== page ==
Where Is All The Bucatini? Behind The Great 2020 Shortage NPR's Scott Simon speaks with New York Magazine's Rachel Handler about her investigation into the Great Bucatini Shortage of 2020.

Where Is All The Bucatini? Behind The Great 2020 Shortage

Where Is All The Bucatini? Behind The Great 2020 Shortage

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NPR's Scott Simon speaks with New York Magazine's Rachel Handler about her investigation into the Great Bucatini Shortage of 2020.


Toilet tissue, hand sanitizer, hair trimmers and desk chairs have sometimes all been scarce during this pandemic, and now bucatini? Well, not exactly bleach wipes, but when New York magazine writer Rachel Handler noticed a dearth of the long spaghetti-like noodle with a hole through the middle, she set out to discover why and has published her findings in an article for Grub Street titled, What The Hole is Going On?

Rachel Handler, thanks very much for being with us.

RACHEL HANDLER: Thanks for having me.

SIMON: Bucatini is not just another noodle to you, is it?

HANDLER: (Laughter) I mean, I don't know if you can tell, but I feel quite strongly about bucatini. It is absolutely my favorite noodle. Cooked al dente, it's perfect. It's got the best texture. It's sort of bouncy. I think it goes well with almost any sauce. And I really like the slurpy (ph) factor of it. I think it's just - it's got a lot going for it. So I had to get to the bottom of what was going on.

SIMON: All right. You talked to some pasta industry people, right?

HANDLER: Yes, many (laughter).

SIMON: And what did you learn about this deficiency of bucatini?

HANDLER: Well, so, you know, first I tried to reach out to De Cecco because that was where my journey began because I realized that - thanks to my mom, who actually noticed that there was no De Cecco bucatini. She had reached out to customer service. They reached out back to her and said there had been an FDA hiccup. So when I started reaching out to De Cecco, I was being frozen out. They wouldn't get back to me. I...

SIMON: I mean, that - OK, there's a cover-up going on.

HANDLER: (Laughter) Exactly.

SIMON: Rachael, I'm not going to bother with a lot of facts here. What do you suppose the FDA investigation was about?

HANDLER: So the FDA, back in the 1900s, they established a standard of identity for a pasta, which they are calling enriched macaroni products, which basically means that pasta has to have a certain level of nutrients and vitamins in it to pass as an enriched macaroni product and be available for sale. And one of those vitamins that they insist on having is - I think it's, like, no more than and no less than 13 milligrams of iron. De Cecco had, like, I think eight or nine milligrams of iron. And so that's why they were stopped at the border.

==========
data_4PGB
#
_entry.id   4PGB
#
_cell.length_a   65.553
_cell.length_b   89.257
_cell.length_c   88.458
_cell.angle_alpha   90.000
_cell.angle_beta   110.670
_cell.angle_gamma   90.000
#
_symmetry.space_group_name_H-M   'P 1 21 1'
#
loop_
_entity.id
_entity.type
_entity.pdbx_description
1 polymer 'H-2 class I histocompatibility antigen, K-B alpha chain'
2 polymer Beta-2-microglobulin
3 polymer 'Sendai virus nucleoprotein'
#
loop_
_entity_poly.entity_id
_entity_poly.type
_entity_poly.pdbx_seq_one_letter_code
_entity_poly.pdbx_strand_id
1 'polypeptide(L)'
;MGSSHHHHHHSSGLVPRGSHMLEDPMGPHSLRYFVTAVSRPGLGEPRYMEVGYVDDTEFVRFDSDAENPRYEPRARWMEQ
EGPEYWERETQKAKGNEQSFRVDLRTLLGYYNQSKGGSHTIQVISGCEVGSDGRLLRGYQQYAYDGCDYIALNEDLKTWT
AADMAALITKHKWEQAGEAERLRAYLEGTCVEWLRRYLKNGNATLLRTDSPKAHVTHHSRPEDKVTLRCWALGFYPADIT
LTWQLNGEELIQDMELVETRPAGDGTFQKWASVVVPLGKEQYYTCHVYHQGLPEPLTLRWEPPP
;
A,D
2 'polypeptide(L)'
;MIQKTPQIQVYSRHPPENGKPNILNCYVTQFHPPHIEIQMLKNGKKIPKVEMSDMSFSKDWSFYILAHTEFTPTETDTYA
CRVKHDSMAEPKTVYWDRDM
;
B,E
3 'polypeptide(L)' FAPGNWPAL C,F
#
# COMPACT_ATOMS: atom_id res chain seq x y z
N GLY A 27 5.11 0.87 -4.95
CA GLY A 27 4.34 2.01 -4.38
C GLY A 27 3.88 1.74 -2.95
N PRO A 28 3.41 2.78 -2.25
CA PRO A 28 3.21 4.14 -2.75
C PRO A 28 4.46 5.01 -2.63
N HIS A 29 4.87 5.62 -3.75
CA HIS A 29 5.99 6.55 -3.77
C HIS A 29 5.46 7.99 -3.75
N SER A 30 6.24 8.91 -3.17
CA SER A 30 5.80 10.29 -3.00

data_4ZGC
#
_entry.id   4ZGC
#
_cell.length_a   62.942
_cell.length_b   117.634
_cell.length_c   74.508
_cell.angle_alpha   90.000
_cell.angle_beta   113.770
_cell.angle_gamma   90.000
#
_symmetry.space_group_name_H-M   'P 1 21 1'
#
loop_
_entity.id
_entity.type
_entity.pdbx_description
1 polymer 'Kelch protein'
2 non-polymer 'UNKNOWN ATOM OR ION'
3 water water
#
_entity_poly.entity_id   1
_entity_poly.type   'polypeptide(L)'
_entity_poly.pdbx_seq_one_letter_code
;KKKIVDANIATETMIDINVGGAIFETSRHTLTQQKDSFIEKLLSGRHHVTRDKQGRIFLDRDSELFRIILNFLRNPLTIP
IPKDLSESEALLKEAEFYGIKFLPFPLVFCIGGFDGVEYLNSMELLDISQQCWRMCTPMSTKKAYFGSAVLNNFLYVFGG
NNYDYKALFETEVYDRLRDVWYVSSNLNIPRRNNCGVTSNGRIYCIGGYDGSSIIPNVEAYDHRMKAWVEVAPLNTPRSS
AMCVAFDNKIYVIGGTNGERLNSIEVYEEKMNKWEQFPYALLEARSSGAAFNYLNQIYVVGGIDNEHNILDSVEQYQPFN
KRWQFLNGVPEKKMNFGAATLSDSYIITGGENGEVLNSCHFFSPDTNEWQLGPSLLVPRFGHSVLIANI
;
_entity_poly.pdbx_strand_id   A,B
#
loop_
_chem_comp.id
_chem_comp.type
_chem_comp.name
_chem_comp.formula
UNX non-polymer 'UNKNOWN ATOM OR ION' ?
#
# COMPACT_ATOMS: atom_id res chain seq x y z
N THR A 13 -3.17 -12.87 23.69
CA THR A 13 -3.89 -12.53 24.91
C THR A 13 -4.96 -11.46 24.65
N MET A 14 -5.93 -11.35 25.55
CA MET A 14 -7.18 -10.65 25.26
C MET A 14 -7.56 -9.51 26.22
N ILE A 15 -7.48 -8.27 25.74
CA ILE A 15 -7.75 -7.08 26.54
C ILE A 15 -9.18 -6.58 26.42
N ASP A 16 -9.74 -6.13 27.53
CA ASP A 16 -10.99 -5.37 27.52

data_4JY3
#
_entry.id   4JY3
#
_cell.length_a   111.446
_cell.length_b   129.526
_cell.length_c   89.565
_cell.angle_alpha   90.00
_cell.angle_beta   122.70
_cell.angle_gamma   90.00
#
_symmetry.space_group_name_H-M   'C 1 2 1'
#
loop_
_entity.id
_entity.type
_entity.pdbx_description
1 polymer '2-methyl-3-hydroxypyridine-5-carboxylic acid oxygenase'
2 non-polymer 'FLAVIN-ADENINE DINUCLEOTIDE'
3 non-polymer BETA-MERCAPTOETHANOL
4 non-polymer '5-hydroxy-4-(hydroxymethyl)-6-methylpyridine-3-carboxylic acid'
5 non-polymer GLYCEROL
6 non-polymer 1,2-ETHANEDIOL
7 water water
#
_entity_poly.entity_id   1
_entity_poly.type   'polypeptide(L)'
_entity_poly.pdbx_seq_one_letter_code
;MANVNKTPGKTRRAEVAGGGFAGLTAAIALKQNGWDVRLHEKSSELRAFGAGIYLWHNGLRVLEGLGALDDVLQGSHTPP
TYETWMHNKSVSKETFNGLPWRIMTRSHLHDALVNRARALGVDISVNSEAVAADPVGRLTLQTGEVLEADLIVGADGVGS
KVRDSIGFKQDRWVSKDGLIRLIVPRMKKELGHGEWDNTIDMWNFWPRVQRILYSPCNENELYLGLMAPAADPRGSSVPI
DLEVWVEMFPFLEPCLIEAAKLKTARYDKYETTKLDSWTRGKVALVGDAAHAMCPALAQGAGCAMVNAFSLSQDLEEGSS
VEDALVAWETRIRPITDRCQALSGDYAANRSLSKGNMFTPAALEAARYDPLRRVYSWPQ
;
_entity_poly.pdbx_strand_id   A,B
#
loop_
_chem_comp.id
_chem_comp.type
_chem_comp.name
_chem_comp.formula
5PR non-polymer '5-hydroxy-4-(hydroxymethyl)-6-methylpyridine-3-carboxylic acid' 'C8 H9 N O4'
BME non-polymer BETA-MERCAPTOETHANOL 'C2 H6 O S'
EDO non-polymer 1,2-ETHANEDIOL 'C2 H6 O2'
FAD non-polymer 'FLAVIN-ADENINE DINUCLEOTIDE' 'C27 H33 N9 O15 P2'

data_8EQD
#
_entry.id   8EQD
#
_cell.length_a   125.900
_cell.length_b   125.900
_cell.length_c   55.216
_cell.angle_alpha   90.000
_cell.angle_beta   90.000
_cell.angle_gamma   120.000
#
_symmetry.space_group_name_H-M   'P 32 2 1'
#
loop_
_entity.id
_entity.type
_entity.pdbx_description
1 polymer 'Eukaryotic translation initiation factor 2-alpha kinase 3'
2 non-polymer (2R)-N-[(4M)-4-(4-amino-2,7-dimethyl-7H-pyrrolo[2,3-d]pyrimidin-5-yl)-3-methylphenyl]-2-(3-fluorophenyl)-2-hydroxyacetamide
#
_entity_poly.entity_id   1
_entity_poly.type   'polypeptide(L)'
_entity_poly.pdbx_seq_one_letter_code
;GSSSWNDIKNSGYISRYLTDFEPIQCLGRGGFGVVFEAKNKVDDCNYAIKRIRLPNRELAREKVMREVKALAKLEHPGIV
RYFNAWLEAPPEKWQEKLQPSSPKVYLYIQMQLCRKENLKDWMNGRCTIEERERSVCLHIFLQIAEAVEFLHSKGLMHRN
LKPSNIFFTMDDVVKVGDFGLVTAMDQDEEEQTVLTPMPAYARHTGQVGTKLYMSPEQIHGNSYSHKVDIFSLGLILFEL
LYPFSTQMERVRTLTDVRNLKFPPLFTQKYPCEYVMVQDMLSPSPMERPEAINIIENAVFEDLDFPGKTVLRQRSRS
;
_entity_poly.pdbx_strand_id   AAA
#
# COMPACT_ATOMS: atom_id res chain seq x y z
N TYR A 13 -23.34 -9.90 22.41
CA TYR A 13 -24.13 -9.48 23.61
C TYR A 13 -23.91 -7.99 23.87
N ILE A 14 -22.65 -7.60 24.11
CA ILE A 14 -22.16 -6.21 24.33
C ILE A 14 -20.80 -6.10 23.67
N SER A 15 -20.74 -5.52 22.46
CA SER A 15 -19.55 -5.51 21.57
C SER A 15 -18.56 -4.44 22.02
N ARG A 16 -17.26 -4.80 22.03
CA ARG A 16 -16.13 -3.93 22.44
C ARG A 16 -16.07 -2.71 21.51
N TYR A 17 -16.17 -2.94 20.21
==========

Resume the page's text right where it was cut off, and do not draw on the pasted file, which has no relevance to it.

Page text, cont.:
So then I reached out to the National Pasta Association. Altogether, we came around to this idea that someone had likely turned De Cecco in, a competitor, because the FDA doesn't go around testing pastas. You know, they're very, very busy, especially right now. I still don't know who turned De Cecco in and why they're being targeted. But, you know, now I'm deep into the big pasta intrigue, and who knows what will happen next.

SIMON: How are you contending with this dearth of bucatini?

HANDLER: You know, when I first started reporting the story, I did a bit of,- I guess you might call it insider pasta trading. I went ahead and bought a 20 pack online.


HANDLER: I know. I know. And so I'm still working my way through that.

SIMON: Rachel, forgive me. But, I mean, you could build a house with all that bucatini.

HANDLER: (Laughter) I feel like I'm going to get through it by the end of the winter, for sure.

SIMON: We cannot end this interview without asking for a recipe or at least your favorite use of bucatini.

HANDLER: I really like Alison Roman's shallot pasta recipe with bucatini, and I really like Frank Prisinzano, who owns Frank Restaurant in my neighborhood in the East Village. He makes a really great limone, and he does it with spaghetti at the restaurant. But I do it with bucatini.


SIMON: Forgive this. So there's a hole in your heart because bucatini is missing?

HANDLER: There's a hole in my soul. It goes much deeper (laughter).

SIMON: Than your heart (laughter). All right.

HANDLER: Yeah (laughter).

SIMON: Rachel Handler, who will go on to investigate many important stories, I'm sure, with New York magazine, thanks so much for being with us. And may there be lots of pasta with a hole in the middle in your future.

HANDLER: Thank you very much.


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